A Gap in Gun Violence Injury Prevention Data in the United States

Do guns make people safer? Do comprehensive back ground checks limit gun violence in the United States? Which gun violence or firearm safety interventions work in our states? What effect do right-to-carry laws have on our communities?

Nine years ago, the Centers for Disease Control and Prevention (CDC) was on the forefront of trying to answer these questions to make meaningful changes and enact policies to prevent injury related to firearms and gun violence.

Last month, the United States House of Representatives Appropriations Committee voted to reject amendment (19-32) from Congresswoman Nita Lowey that would have allowed the CDC to study whether there was an association between firearm ownership and gun violence.  This isn’t something new. This ban has been enacted since 1996, when the National Rifle Association (NRA) accused the CDC of lobbying gun control. The NRA then helped a Representative to lobby Congress to cut funding from the CDC budget in the exact amount it had dedicated to gun violence and firearm safety research the previous year ($2.6 million).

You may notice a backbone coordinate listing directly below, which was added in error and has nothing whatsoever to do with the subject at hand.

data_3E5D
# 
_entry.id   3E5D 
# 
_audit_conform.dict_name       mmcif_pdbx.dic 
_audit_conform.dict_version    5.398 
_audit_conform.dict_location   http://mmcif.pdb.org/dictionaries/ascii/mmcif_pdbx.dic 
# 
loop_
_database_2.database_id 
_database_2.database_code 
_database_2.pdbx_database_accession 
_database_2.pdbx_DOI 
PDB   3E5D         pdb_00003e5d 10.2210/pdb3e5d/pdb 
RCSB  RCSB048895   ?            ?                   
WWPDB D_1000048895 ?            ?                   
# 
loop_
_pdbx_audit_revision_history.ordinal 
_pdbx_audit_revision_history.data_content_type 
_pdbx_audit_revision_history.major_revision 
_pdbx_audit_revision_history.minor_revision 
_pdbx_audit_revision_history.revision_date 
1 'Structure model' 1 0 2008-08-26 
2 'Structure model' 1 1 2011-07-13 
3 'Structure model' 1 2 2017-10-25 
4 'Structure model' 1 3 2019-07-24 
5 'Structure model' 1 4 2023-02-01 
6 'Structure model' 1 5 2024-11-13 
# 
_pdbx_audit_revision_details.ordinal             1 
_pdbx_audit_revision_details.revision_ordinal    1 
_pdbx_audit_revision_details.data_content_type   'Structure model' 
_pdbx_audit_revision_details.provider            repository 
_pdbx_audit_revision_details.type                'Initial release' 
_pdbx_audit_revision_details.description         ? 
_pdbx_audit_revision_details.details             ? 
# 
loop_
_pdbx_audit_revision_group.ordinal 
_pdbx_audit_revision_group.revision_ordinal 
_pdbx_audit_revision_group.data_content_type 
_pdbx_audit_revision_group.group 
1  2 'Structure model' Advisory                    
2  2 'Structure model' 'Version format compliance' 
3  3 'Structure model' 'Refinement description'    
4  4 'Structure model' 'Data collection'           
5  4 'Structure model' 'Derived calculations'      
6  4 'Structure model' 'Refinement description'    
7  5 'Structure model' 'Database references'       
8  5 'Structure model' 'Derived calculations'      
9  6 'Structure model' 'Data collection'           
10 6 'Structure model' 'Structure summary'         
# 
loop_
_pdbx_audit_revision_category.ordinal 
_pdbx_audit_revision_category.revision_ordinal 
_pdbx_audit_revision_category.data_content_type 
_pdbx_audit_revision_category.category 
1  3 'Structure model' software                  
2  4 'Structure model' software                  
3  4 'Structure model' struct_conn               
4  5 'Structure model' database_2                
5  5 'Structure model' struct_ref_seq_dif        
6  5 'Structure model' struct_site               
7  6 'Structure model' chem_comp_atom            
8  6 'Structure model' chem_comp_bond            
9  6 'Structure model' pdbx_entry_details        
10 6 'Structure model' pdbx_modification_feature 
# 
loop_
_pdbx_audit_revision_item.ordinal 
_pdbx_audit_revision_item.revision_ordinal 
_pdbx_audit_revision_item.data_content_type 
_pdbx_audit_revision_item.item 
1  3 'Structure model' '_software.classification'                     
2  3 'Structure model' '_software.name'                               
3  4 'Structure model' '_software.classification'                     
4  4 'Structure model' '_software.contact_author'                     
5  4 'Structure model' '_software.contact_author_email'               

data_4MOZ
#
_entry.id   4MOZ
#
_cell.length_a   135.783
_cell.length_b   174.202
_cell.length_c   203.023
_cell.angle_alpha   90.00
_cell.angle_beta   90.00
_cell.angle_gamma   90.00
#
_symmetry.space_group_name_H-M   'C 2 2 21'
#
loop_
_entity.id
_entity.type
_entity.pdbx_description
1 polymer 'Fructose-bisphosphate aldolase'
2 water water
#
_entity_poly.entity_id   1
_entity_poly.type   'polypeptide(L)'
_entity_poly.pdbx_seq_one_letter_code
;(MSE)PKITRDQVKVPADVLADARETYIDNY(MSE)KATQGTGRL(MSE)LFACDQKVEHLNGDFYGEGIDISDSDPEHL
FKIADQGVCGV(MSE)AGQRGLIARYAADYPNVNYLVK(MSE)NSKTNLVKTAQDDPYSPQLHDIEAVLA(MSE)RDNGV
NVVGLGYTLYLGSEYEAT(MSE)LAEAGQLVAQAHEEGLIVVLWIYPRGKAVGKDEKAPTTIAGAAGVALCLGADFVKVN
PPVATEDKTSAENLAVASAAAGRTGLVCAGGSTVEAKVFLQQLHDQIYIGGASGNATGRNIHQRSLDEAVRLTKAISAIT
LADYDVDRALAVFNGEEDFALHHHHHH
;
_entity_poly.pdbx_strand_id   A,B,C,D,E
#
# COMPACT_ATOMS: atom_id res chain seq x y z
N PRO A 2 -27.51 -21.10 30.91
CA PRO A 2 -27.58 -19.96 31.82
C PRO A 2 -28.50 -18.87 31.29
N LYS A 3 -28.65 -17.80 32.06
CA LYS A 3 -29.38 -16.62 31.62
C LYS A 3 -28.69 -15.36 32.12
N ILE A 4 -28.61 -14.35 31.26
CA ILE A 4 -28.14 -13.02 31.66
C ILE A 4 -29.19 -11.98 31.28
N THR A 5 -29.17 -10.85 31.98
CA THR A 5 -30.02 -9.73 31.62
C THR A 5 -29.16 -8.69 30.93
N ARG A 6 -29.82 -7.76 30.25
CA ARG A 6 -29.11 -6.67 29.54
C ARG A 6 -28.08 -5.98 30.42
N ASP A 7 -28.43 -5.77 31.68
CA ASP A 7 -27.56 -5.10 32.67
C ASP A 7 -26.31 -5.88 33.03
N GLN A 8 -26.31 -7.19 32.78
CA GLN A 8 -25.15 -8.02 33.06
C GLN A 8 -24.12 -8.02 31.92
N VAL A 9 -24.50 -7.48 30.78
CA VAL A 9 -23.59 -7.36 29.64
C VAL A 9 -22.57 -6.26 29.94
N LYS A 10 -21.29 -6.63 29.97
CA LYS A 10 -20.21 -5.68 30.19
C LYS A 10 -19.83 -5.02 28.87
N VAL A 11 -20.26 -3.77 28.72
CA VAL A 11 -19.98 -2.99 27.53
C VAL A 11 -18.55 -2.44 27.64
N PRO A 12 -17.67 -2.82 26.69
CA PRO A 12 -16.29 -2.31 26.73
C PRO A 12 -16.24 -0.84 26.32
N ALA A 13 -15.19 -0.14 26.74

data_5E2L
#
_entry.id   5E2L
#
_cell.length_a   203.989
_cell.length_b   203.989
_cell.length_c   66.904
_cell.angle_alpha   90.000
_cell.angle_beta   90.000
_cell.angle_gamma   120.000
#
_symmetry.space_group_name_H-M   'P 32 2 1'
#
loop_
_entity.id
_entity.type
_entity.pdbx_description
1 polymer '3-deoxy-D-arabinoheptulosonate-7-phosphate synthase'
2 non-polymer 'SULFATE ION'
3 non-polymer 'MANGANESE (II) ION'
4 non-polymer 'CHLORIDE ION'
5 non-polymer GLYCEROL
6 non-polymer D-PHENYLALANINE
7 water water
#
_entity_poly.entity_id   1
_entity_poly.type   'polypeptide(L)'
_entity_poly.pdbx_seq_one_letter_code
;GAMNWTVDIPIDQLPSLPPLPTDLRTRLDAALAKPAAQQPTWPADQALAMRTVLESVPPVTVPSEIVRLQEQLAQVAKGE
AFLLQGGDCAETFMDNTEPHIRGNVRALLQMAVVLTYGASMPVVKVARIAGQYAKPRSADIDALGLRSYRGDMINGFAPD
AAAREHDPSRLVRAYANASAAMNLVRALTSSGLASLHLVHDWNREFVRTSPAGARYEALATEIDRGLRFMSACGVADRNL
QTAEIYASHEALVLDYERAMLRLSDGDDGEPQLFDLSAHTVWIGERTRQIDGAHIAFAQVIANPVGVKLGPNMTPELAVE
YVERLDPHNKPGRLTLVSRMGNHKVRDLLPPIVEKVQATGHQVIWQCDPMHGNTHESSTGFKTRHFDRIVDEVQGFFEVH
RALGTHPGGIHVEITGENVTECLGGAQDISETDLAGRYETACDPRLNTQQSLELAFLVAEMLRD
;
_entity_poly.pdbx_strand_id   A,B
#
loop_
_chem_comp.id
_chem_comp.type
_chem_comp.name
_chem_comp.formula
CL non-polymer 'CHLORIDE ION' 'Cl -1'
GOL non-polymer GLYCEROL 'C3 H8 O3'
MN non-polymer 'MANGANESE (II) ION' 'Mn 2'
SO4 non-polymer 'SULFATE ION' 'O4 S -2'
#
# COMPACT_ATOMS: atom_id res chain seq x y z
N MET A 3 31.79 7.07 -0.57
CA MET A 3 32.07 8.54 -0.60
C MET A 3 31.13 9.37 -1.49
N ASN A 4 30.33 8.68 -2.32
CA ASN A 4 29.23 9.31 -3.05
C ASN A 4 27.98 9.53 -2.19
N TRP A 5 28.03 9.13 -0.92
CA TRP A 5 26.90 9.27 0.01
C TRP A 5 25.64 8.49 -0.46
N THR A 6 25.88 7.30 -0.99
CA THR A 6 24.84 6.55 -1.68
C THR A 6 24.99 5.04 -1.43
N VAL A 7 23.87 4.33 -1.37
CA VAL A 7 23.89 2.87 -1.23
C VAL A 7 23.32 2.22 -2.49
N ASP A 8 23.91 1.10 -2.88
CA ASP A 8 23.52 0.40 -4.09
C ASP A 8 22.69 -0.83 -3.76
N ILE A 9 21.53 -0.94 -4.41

Although the funding was eventually restored (although continually decreased), research as to the effect of firearm safety and gun violence on public health has essentially been eliminated. Researchers are discouraged from specializing in firearm safety or gun violence due to the fact there isn’t enough funding to support research.

Databases, such as the National Violent Death Reporting System (NVDRS), record the causes of all violent deaths; including firearm-related injury and death. However, there are some limitations: this data is voluntarily reported by only 32 states within the United States; incidents which contained missing data elements (i.e. – lacking information on demographics, weapon type, or circumstances regarding the incident) are omitted from the database; and only incidents which have been reported to the police are reflected in this database.

Needless to say, there is a general lack of data and information regarding injury prevention from firearms and gun violence in the United States. Unfortunately, I don’t have an answer, but I thought I might reflect on this.

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